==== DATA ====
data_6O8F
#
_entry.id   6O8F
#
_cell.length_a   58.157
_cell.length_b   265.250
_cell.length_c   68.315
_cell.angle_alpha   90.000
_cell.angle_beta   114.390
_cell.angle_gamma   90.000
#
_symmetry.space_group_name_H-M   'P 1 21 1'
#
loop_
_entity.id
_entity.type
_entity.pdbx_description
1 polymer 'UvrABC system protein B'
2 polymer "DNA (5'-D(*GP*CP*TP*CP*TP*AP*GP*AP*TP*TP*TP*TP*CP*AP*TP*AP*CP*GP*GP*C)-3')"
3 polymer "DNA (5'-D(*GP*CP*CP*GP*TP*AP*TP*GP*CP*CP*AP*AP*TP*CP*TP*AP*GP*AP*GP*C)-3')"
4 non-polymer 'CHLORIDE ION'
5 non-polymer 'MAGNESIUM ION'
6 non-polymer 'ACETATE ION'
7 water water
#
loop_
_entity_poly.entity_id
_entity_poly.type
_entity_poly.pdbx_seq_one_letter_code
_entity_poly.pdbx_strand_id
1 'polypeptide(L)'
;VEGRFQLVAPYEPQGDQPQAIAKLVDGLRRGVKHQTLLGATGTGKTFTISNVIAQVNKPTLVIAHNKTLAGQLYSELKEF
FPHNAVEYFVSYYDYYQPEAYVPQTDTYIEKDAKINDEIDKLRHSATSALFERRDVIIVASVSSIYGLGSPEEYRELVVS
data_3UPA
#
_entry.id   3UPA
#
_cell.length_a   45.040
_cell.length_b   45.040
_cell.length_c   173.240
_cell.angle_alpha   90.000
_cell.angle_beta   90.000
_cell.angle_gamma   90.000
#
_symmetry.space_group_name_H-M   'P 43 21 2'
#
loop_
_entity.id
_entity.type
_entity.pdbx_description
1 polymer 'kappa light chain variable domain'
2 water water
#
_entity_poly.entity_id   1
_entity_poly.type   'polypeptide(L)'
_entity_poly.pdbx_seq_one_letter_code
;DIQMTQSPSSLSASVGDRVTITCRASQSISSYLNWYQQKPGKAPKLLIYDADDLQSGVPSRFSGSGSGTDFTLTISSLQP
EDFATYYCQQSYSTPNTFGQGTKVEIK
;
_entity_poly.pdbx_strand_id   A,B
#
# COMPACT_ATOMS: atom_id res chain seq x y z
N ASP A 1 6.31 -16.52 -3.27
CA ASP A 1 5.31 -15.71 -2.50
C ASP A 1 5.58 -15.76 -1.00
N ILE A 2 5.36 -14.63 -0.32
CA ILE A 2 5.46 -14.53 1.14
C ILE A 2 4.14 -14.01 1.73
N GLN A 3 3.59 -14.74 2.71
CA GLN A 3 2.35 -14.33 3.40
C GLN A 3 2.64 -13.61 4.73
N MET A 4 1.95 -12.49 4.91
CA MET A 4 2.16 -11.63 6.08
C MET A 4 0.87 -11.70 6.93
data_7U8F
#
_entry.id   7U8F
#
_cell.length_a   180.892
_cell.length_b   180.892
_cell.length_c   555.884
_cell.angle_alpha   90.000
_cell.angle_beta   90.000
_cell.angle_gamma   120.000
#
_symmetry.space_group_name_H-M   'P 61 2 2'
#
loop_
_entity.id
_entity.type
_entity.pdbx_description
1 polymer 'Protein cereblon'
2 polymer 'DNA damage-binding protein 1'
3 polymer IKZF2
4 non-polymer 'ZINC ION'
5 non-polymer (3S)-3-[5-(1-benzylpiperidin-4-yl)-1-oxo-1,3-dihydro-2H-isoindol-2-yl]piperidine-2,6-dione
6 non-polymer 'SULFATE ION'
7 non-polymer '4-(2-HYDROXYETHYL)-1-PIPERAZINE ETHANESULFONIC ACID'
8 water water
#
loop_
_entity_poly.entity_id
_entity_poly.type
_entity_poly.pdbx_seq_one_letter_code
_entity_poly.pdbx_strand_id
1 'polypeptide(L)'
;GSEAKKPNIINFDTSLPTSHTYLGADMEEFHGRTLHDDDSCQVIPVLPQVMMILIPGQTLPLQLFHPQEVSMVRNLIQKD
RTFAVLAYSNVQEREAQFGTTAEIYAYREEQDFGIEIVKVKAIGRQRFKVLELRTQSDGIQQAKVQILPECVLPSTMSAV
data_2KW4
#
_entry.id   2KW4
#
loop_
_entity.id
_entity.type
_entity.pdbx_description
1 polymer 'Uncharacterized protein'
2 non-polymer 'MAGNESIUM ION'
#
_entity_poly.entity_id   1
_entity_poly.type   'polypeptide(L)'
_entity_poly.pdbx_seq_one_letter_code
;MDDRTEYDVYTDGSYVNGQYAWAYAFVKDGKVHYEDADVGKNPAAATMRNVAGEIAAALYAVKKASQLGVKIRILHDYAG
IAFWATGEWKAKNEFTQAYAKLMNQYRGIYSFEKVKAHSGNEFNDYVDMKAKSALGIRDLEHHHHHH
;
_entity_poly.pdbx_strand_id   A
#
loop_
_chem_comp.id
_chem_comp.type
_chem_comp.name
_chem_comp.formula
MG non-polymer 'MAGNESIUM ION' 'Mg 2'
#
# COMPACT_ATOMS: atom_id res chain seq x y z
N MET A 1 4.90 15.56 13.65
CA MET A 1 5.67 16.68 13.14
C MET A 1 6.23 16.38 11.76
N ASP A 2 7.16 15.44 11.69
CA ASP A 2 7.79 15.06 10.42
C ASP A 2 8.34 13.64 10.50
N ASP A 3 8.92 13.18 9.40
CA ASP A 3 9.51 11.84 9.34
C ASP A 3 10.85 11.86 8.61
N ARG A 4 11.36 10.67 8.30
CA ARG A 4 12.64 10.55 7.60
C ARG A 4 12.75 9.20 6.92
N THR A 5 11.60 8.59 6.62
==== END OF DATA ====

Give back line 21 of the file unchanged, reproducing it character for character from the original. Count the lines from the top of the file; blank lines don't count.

4 non-polymer 'CHLORIDE ION'